I had a post prepared about the so-called curious but maybe now isn't the time. Some other time perhaps.
The job market accurately determines the value of your time. Rest assured your employer won't pay you a dime more than it takes to keep you from jumping ship. In my case it comes out to fifty cents a minute.
Of course there are exceptions. You can't tell me a minute of some corporate bigwig's time is worth $40; any more than a minute of a burger-flipper's time is worth a mere 8 cents. Nonetheless that 50 cent figure does govern a lot of my decisions, such as whether to tackle a project myself or call in a workman. It also governs when and where I shop. (Okay, like many guys I don't so much shop as storm stores in search of specific items.)
This morning I was running late. Stopped at 7-11. Poured coffee, muttering under my breath about a line snaking halfway to hell. I go to the back and start scoping out the customers. I note that several have nothing in their hands. This means the cashier will have to do more than simply ring up their purchase. I figure this adds another minute or 50 cents to each transaction x 12 customers = $6.00. Then I spot this old geezer clutching a lottery pouch. I know he is going to make a series of highly specific requests about numbers, scratch tickets etc. no matter what he won't be satisfied. This will take a torturous eternity. Feeling a pang of guilt for having taken a couple sips of free coffee, I set it on the counter and bolt. I go to the Sunoco where that guy got shot. I know the items I want will cost about a dollar more but it's well worth it once you factor in the monetary value of my time.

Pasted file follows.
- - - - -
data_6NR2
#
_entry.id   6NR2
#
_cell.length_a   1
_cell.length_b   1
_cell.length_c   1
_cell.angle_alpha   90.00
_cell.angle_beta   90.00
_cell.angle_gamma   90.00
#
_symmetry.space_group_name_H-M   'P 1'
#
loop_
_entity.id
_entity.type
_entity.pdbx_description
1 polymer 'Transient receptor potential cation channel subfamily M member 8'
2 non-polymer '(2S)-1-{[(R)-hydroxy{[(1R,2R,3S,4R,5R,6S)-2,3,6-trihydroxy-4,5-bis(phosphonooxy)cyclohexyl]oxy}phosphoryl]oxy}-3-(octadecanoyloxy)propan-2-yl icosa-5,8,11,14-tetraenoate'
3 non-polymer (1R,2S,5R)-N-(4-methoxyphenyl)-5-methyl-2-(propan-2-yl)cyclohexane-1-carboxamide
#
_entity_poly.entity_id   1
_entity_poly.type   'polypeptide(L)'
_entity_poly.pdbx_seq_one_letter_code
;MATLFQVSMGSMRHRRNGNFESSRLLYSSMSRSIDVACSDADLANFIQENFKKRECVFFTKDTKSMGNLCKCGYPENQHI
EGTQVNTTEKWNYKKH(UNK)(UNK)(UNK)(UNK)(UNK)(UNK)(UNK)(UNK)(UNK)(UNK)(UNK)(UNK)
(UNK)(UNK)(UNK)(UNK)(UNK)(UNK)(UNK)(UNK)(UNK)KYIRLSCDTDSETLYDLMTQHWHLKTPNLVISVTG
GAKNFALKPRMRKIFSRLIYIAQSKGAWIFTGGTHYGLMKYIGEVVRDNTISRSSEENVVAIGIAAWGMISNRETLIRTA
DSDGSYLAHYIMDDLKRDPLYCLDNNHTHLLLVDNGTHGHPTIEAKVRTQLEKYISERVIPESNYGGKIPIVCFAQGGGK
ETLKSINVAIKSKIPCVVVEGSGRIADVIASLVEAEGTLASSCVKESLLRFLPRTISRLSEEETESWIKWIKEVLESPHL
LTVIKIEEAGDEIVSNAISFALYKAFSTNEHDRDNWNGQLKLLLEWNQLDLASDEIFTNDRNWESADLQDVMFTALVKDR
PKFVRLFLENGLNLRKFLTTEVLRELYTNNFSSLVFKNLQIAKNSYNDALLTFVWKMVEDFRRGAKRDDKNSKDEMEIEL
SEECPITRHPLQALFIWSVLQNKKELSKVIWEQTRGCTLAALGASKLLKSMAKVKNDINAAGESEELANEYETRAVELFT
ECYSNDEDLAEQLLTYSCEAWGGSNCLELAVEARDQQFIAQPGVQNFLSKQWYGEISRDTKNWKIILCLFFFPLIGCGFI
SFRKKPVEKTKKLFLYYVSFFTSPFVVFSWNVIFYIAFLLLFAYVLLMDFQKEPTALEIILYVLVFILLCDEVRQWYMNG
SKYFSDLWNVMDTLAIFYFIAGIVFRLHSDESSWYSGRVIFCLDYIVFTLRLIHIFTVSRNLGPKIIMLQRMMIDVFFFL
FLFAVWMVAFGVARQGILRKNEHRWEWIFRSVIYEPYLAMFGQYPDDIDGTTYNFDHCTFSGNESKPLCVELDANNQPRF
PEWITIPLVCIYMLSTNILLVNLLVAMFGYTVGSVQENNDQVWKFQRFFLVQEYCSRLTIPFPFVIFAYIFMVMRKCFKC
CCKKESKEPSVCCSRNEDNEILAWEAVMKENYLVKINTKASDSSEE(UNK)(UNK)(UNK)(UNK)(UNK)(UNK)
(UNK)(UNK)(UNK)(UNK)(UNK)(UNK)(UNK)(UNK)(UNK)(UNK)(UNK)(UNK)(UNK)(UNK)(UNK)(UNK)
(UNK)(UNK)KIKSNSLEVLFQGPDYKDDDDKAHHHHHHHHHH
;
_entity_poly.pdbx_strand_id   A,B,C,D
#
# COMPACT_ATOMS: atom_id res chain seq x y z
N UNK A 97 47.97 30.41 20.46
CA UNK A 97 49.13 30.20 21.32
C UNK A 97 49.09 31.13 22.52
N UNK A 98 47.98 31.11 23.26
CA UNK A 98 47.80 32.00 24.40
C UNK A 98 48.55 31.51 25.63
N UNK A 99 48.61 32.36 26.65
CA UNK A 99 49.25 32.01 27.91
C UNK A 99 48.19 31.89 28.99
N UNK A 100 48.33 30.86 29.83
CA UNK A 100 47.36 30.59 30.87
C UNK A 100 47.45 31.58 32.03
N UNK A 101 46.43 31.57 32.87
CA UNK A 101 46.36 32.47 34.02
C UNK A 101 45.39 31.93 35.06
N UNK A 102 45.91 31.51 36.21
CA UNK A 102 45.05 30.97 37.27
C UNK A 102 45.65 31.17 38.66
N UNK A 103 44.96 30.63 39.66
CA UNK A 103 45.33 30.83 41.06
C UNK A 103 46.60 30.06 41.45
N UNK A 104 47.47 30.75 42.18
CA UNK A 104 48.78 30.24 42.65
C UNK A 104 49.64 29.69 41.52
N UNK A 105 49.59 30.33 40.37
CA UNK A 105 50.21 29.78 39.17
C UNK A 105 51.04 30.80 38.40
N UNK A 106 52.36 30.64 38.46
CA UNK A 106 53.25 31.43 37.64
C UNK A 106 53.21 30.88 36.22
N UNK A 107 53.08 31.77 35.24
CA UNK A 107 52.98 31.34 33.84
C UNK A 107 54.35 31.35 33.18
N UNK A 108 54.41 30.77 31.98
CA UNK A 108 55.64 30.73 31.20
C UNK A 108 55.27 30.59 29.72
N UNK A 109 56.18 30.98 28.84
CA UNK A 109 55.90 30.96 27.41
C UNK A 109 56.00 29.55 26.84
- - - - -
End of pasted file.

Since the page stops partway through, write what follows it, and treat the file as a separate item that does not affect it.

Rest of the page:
So I scurry over there, push my way past the delivery guys flirting with Heidi the comely cashier and make my purchase in seconds flat. Hurray! A small victory for the perennially defeated.
I'm one of those a-holes who encounters a traffic jam and drives up to the very end of the merge lane and then forces his or her way into the mix. Once I am in it I get my car as close as possible to the one in front of me, lest anyone else push their way in. At 4-way stop signs my rule of thumb is that I always have the right of way.